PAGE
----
I said a needle cannot do much hurt—
which is how I got stuck with two
in a Powerade bottle instead of the usual
plenty of cider or dill or half a bull,
fennel and horseshit and milkweed
blooms, the occasional roadkill venison.
I said I could handle a needle—
which is why we were edging down
Townline Road, Stephanie describing
how heaps of cash from smuggling drugs
and cigarettes are buried in backyards
on the Mohawk Rez, neither of us
admitting the irony that we were peering
at butts and grasping at soda straws
and all because Val stopped by Anne’s
because on her morning walk she saw
that even in Arcadia were drugs.
And then the grass did weep for woe.
And then the very leaves did wither.
You were not, needles, built to show
out on a granola belt road. This
is a beautiful place: between Birdsfoot
Commune and the Cornell Co-Op
good soil and air, good woods and water;
birds and fish don’t leap into our nets
but we dwell in an organic whole, man
and man in nature’s lap, paradise’s map
except for the fact of the needle—
which truly did not do much good to the girl
in the magazine article who knew how,
after years of medicating horses, to work
a syringe but not how many baggies
went in it. She was there so the writer
could say, you don’t think of Vermont
when you think full-blown heroin crisis.
I don’t see why not but I’m not from here.
Every sugar shack looks like a cabin
to me and at the party I don’t get the joke
about the rich folks who hired local kids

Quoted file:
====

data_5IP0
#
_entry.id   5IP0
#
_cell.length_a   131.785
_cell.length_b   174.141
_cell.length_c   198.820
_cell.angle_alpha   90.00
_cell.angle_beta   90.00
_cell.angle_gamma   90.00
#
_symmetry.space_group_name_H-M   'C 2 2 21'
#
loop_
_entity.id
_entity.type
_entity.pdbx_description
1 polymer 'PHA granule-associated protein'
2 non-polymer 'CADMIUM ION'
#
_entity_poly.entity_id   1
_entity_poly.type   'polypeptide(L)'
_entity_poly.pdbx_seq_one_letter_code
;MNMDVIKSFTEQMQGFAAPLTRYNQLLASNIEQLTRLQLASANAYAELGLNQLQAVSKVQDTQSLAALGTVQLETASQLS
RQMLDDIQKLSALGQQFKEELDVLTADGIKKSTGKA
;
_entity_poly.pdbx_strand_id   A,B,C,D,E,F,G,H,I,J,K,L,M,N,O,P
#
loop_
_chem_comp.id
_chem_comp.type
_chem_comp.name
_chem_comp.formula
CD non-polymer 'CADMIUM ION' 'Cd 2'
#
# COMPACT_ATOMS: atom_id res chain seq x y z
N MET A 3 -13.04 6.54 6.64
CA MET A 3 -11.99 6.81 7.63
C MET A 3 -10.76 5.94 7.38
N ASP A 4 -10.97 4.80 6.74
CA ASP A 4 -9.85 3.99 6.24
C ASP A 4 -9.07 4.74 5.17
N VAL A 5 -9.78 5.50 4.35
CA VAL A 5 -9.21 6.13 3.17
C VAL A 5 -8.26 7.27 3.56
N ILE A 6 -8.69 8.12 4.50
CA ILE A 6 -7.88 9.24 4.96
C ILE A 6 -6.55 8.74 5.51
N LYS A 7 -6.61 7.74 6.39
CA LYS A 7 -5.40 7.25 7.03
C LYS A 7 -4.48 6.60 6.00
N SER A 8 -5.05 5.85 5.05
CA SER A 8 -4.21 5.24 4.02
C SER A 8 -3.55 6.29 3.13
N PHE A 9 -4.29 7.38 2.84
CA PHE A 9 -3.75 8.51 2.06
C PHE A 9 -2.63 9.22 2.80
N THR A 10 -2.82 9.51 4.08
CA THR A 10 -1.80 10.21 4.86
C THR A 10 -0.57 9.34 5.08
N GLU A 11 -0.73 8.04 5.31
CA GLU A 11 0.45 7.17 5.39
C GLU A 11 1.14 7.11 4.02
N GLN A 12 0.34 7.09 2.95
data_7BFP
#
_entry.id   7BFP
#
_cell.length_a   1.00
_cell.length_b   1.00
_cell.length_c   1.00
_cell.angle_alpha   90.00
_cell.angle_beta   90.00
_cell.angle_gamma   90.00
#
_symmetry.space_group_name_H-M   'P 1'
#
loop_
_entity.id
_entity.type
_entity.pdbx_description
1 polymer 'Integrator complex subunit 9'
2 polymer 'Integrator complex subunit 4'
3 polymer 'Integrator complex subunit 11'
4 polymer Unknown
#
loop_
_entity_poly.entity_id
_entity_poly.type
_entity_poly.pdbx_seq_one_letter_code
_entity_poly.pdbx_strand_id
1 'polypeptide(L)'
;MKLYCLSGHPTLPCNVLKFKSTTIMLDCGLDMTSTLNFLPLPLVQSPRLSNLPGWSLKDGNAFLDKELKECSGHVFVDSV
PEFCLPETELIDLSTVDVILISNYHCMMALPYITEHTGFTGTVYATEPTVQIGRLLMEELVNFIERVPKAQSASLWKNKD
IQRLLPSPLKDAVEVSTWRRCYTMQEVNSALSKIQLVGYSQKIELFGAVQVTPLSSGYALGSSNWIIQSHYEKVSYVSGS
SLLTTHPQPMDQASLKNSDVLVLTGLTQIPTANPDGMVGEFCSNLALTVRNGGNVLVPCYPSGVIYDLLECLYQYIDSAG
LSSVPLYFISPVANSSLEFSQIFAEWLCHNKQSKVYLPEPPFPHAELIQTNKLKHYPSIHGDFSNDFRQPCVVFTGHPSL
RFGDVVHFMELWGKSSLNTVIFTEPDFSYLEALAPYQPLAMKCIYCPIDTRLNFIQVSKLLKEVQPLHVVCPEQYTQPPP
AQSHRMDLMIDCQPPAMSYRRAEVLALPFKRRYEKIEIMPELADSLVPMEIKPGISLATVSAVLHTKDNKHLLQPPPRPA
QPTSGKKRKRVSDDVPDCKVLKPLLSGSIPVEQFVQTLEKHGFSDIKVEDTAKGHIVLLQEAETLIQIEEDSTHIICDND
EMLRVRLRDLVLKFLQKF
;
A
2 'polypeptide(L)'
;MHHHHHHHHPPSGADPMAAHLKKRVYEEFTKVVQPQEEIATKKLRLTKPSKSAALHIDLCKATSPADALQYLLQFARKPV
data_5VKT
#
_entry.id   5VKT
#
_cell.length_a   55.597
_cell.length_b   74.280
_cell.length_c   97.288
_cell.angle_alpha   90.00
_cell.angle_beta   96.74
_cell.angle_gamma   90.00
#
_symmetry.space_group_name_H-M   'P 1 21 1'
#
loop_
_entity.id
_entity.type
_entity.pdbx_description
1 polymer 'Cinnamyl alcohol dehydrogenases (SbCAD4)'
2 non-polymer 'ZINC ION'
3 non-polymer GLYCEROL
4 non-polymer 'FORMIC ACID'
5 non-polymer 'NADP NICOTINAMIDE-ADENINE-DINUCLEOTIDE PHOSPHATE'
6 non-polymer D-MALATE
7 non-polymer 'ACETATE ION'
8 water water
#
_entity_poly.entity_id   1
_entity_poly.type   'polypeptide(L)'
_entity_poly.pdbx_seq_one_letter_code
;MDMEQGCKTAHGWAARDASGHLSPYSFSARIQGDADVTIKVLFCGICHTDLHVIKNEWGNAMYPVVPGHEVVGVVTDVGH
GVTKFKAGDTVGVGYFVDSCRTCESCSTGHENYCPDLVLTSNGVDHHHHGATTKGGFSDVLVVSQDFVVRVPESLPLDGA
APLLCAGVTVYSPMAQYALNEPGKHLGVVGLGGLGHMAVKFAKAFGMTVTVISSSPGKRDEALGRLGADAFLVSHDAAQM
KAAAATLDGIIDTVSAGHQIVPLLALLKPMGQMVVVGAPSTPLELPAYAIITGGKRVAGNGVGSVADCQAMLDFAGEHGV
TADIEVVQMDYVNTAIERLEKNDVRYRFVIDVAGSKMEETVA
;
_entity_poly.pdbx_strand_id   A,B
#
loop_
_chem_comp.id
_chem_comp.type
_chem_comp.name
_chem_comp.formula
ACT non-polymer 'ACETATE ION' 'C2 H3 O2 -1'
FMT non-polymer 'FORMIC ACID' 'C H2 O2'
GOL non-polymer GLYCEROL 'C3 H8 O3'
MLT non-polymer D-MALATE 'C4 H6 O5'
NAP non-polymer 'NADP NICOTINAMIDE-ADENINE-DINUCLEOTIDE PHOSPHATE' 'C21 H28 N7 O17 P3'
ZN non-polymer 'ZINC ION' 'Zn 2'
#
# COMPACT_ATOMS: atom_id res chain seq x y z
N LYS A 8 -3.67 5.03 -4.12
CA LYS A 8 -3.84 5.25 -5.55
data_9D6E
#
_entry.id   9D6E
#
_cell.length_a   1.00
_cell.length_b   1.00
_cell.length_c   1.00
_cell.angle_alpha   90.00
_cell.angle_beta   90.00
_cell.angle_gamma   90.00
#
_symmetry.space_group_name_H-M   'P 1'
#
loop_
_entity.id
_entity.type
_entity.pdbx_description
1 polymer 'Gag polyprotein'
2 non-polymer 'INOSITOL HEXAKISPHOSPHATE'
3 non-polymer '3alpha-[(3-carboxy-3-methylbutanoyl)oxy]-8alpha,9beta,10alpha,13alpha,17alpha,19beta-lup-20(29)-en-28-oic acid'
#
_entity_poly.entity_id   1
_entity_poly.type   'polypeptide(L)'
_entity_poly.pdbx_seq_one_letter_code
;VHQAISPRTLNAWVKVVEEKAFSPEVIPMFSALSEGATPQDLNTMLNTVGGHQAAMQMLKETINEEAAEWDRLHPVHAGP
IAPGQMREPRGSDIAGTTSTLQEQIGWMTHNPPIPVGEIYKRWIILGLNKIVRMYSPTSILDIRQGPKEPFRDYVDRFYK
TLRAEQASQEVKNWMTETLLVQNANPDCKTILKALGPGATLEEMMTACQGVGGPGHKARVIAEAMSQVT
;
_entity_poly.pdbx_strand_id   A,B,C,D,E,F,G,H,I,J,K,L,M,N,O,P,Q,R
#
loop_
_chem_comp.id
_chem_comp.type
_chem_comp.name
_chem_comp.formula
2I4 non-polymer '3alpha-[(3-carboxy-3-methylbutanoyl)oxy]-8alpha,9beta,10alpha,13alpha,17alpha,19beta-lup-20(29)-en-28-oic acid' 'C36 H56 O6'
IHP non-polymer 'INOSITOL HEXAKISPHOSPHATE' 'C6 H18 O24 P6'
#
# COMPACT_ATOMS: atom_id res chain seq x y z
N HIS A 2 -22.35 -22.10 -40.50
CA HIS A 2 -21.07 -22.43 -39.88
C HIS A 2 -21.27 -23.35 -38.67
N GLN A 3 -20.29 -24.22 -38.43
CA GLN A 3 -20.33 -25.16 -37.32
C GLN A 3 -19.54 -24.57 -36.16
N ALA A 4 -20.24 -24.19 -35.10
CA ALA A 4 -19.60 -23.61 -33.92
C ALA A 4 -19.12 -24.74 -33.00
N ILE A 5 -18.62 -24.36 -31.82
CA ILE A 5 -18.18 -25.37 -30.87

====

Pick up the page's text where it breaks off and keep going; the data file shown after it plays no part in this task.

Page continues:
to pick their woods clean of sticks.
The needles, Anne tells me, need to go
to the State Police. She’s locking her doors
and taking the shotgun with her to bed.
And though I’ve always been suspicious
of the shacks up the road from the farm,
have always wished those ancient piles
of garbage and tarpaper down, I never
knew a cop to restore a golden age
in which they are different from us but far
enough away. Back home I knew
the neighbor boy before he was an addict.
I’ve been here four years and never met
to call by name the people in those trailers.
But I didn’t walk up there to say, take care
of yourselves, we found needles, we all
live together in this beautiful place.
Sarah Barber’s poems have appeared in or are forthcoming from Ninth Letter, Pleiades, New Ohio Review, Columbia Poetry Review, Crazyhorse, and Poetry, among other places. Her book The Kissing Party was published in 2010 by the National Press. She teaches at St. Lawrence University in Canton, New York.
Feature image by Christopher Iseri.
Click on the image to enlarge.